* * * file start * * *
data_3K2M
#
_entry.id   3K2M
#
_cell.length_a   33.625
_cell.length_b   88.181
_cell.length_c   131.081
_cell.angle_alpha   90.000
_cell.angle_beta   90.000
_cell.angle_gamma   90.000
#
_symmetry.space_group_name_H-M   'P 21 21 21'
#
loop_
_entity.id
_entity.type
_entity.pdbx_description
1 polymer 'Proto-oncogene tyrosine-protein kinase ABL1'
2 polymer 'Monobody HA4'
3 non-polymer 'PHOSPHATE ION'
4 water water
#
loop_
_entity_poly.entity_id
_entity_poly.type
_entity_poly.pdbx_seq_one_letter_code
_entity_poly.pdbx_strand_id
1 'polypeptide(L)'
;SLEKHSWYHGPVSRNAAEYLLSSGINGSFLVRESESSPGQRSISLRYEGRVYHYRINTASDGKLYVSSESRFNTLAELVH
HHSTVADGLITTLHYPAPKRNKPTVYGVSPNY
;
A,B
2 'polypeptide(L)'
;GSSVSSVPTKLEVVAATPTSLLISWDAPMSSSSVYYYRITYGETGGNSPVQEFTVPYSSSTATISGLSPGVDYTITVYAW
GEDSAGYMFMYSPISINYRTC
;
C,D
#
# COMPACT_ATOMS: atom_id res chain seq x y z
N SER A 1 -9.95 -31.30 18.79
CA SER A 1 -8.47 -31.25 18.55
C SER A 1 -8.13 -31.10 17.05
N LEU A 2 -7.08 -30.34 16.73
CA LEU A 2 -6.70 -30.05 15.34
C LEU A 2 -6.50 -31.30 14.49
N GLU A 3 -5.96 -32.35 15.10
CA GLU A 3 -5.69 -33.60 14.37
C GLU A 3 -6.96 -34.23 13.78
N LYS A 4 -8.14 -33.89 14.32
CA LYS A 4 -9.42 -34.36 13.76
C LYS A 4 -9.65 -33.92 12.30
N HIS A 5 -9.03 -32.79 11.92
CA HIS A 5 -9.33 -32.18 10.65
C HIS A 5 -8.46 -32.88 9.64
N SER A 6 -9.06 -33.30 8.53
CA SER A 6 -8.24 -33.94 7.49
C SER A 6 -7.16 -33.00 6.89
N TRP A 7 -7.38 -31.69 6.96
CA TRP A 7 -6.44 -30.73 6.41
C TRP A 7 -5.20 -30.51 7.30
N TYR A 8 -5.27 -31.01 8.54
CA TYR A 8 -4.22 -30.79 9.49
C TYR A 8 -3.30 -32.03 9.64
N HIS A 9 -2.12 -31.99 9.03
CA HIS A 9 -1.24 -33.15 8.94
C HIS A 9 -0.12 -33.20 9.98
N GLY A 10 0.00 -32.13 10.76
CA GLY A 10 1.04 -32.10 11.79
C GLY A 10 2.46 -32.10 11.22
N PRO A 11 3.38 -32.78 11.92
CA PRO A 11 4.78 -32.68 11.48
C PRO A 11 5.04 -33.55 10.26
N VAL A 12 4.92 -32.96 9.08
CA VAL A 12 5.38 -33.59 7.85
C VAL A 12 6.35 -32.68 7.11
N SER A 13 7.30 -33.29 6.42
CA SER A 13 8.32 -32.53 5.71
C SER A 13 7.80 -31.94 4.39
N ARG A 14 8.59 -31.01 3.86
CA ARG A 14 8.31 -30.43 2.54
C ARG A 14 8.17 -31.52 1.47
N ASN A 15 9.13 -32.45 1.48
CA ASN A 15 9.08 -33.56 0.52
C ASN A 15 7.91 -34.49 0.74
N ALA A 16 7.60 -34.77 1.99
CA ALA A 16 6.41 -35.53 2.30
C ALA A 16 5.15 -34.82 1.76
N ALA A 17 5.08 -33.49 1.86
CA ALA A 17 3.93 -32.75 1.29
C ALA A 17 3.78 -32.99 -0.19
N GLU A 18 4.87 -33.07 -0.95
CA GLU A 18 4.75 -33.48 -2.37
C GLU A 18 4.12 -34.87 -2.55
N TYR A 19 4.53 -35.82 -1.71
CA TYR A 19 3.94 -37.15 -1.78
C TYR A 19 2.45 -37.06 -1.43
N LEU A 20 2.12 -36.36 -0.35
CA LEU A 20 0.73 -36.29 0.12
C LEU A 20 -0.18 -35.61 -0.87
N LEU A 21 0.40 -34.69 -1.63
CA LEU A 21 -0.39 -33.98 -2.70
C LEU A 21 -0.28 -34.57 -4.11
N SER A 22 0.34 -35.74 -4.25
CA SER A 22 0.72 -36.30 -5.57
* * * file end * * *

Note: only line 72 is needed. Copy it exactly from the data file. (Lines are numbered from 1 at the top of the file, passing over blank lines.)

C PRO A 11 5.04 -33.55 10.26